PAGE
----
• @dream I pay $950 for a one bedroom..awesome sunlight ..tall pink flower bush at base of the spiral staircase to my private balcony overlooking the crystal clean pool (up to 3 months ago), wood floors, granite counter tops, very small but pristine condition of kitchen and bathroom, central air, walk in closet and other double closet, 3 ceiling fans, crown moldings, 2 huge huge Montrose trees surrounding the pool, gated Parking, 550 square feet, easy access to trader joes, river oaks theater, midtown…..I mean this place is irreplaceable !!! I would have bought this place if they turned them into condos if I could afford the price. One bedrooms in this area at other duplexes run $1400 but no where near the charm which is what I appreciated the most . Not to mention all the people in the complex, such a diverse group. Some have been here for over 10 years. There is a 500 sq ft studio for $1100 off of westheimer. There is a place off of hazard for $1100 but it’s not updated Non updated units at my place were costing $750 but still had the pool and safety features of the complex. Units in the back must have been less but I’m not sure.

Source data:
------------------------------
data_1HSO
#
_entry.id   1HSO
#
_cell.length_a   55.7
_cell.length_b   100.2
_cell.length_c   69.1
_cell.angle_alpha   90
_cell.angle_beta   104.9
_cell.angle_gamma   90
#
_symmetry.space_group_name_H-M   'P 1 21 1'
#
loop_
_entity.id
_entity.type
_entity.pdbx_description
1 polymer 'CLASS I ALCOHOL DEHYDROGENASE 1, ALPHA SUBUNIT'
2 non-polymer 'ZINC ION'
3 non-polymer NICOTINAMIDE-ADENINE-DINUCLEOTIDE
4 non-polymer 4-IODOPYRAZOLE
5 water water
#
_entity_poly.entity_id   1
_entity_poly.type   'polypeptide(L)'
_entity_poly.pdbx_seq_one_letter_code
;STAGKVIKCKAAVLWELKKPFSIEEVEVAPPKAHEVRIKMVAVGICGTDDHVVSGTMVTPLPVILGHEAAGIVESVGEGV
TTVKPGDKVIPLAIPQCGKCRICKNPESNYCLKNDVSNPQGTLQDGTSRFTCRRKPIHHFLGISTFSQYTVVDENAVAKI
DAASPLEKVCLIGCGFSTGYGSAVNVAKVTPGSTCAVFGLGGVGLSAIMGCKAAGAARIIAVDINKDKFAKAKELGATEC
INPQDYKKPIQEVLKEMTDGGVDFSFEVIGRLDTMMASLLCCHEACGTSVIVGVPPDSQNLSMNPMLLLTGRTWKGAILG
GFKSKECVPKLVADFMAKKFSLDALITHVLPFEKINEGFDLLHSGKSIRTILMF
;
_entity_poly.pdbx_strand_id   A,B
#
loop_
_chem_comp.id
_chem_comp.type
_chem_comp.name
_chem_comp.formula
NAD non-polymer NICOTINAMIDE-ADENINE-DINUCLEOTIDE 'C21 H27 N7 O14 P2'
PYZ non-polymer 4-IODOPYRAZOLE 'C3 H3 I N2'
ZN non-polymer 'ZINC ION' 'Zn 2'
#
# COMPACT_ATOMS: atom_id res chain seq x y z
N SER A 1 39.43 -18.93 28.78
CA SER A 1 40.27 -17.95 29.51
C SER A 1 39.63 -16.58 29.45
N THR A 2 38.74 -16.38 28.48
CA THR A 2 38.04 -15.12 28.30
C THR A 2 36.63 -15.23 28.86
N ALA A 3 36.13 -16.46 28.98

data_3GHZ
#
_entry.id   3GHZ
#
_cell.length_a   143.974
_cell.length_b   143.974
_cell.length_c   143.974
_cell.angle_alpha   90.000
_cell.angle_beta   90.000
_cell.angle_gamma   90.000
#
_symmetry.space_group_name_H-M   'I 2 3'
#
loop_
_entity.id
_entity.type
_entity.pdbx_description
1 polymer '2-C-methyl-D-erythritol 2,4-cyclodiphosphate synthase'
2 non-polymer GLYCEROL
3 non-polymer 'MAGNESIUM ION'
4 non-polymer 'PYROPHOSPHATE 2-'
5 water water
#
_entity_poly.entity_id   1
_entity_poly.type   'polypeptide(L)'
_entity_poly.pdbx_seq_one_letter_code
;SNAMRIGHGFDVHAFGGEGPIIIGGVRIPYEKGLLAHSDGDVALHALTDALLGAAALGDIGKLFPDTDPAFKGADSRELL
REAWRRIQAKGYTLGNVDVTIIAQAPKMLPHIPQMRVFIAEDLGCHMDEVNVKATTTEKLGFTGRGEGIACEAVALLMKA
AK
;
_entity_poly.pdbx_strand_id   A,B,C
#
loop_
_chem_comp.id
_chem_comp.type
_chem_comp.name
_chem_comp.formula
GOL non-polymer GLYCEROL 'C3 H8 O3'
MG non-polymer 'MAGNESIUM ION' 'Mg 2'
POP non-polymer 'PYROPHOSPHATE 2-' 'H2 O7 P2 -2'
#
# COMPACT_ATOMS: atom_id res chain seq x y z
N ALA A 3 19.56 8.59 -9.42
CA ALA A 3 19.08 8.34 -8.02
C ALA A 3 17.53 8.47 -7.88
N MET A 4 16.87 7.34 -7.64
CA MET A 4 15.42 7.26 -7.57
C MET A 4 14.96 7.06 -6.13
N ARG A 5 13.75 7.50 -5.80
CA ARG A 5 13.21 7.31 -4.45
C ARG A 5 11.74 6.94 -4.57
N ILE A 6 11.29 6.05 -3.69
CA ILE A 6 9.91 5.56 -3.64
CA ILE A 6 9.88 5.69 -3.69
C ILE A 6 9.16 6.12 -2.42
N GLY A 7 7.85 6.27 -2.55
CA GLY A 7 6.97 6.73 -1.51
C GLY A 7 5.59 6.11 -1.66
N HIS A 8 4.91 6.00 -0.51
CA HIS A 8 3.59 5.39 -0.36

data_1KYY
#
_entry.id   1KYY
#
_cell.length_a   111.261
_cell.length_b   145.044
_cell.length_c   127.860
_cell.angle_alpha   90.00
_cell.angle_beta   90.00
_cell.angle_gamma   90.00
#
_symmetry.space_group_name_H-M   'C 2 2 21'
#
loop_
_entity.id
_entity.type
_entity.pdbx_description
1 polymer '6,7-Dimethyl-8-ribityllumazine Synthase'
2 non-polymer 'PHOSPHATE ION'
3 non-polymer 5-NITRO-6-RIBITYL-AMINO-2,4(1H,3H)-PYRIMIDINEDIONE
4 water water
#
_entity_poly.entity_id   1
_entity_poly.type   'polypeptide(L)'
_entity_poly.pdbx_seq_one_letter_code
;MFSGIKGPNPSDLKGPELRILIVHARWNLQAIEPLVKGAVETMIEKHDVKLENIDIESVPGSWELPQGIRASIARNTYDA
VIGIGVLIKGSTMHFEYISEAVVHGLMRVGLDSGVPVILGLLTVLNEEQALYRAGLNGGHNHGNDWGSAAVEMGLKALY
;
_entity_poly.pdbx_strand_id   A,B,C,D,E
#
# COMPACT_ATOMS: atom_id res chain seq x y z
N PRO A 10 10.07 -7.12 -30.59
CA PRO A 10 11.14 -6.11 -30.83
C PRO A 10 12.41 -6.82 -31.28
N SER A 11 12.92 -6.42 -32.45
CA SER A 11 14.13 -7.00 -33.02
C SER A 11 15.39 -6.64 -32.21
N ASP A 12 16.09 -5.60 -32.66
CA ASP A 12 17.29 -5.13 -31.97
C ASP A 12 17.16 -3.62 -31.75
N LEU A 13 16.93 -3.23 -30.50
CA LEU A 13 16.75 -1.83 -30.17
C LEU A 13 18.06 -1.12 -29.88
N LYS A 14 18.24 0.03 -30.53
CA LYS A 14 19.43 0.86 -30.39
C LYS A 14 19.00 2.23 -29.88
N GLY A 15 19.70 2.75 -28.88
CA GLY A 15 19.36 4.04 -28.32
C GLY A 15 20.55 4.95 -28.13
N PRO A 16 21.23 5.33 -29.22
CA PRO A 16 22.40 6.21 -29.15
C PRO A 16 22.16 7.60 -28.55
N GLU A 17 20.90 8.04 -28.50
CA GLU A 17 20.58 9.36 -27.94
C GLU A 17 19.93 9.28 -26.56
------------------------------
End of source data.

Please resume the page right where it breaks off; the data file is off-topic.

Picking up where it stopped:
• jeez, if anyone is really paying $1100 for a 500sqft studio or even $1400 for a 1bd in the montrose area then they honestly need to move ASAP unless they have some exasperating living condition. as good as it is, the montrose is nowhere close to being worth those kind of prices.

  • on that note, we need to tell gus/swamplot to start a renter’s poll once a year or so. a quick survey of what average tenants are paying in each part of town.
    for the montrose, i wouldn’t even think of paying more than $1500 for a 2bd with a sunroom in an old modestly kept duplex. anything more and i’d just be buying elsewhere to start building up more home equity.